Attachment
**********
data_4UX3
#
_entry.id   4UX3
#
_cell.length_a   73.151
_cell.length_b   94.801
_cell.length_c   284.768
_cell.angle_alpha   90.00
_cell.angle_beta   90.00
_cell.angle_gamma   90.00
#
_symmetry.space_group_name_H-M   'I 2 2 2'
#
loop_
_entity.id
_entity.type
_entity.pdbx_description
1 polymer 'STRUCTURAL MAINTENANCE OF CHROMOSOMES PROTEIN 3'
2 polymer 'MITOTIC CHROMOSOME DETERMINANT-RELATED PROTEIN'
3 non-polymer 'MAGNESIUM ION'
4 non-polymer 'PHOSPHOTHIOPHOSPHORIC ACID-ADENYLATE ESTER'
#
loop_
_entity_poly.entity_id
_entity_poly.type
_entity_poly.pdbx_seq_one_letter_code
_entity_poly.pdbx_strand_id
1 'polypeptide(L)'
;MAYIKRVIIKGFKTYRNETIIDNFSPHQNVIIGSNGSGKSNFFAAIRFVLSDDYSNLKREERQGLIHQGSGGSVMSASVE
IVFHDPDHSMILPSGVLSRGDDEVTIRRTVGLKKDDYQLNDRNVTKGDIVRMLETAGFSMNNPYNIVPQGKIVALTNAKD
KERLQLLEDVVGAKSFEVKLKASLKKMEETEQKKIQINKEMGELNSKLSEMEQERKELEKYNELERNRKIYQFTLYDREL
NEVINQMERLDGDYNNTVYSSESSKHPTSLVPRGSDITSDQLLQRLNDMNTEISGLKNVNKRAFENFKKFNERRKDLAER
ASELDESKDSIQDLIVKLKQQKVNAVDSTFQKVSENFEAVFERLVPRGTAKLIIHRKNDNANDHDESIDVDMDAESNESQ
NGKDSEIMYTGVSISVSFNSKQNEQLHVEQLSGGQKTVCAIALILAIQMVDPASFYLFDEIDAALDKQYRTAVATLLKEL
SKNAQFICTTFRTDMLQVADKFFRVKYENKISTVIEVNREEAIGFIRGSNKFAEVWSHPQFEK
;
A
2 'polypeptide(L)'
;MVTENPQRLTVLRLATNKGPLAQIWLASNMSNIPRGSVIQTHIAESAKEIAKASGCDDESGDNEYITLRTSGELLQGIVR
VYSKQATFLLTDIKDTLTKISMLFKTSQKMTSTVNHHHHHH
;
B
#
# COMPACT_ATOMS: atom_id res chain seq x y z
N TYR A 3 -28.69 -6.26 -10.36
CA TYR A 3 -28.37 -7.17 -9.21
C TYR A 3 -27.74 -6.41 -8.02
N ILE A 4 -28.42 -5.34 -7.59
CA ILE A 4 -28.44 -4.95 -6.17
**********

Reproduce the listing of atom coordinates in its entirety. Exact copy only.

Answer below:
data_4UX3
#
_entry.id   4UX3
#
_cell.length_a   73.151
_cell.length_b   94.801
_cell.length_c   284.768
_cell.angle_alpha   90.00
_cell.angle_beta   90.00
_cell.angle_gamma   90.00
#
_symmetry.space_group_name_H-M   'I 2 2 2'
#
loop_
_entity.id
_entity.type
_entity.pdbx_description
1 polymer 'STRUCTURAL MAINTENANCE OF CHROMOSOMES PROTEIN 3'
2 polymer 'MITOTIC CHROMOSOME DETERMINANT-RELATED PROTEIN'
3 non-polymer 'MAGNESIUM ION'
4 non-polymer 'PHOSPHOTHIOPHOSPHORIC ACID-ADENYLATE ESTER'
#
loop_
_entity_poly.entity_id
_entity_poly.type
_entity_poly.pdbx_seq_one_letter_code
_entity_poly.pdbx_strand_id
1 'polypeptide(L)'
;MAYIKRVIIKGFKTYRNETIIDNFSPHQNVIIGSNGSGKSNFFAAIRFVLSDDYSNLKREERQGLIHQGSGGSVMSASVE
IVFHDPDHSMILPSGVLSRGDDEVTIRRTVGLKKDDYQLNDRNVTKGDIVRMLETAGFSMNNPYNIVPQGKIVALTNAKD
KERLQLLEDVVGAKSFEVKLKASLKKMEETEQKKIQINKEMGELNSKLSEMEQERKELEKYNELERNRKIYQFTLYDREL
NEVINQMERLDGDYNNTVYSSESSKHPTSLVPRGSDITSDQLLQRLNDMNTEISGLKNVNKRAFENFKKFNERRKDLAER
ASELDESKDSIQDLIVKLKQQKVNAVDSTFQKVSENFEAVFERLVPRGTAKLIIHRKNDNANDHDESIDVDMDAESNESQ
NGKDSEIMYTGVSISVSFNSKQNEQLHVEQLSGGQKTVCAIALILAIQMVDPASFYLFDEIDAALDKQYRTAVATLLKEL
SKNAQFICTTFRTDMLQVADKFFRVKYENKISTVIEVNREEAIGFIRGSNKFAEVWSHPQFEK
;
A
2 'polypeptide(L)'
;MVTENPQRLTVLRLATNKGPLAQIWLASNMSNIPRGSVIQTHIAESAKEIAKASGCDDESGDNEYITLRTSGELLQGIVR
VYSKQATFLLTDIKDTLTKISMLFKTSQKMTSTVNHHHHHH
;
B
#
# COMPACT_ATOMS: atom_id res chain seq x y z
N TYR A 3 -28.69 -6.26 -10.36
CA TYR A 3 -28.37 -7.17 -9.21
C TYR A 3 -27.74 -6.41 -8.02
N ILE A 4 -28.42 -5.34 -7.59
CA ILE A 4 -28.44 -4.95 -6.17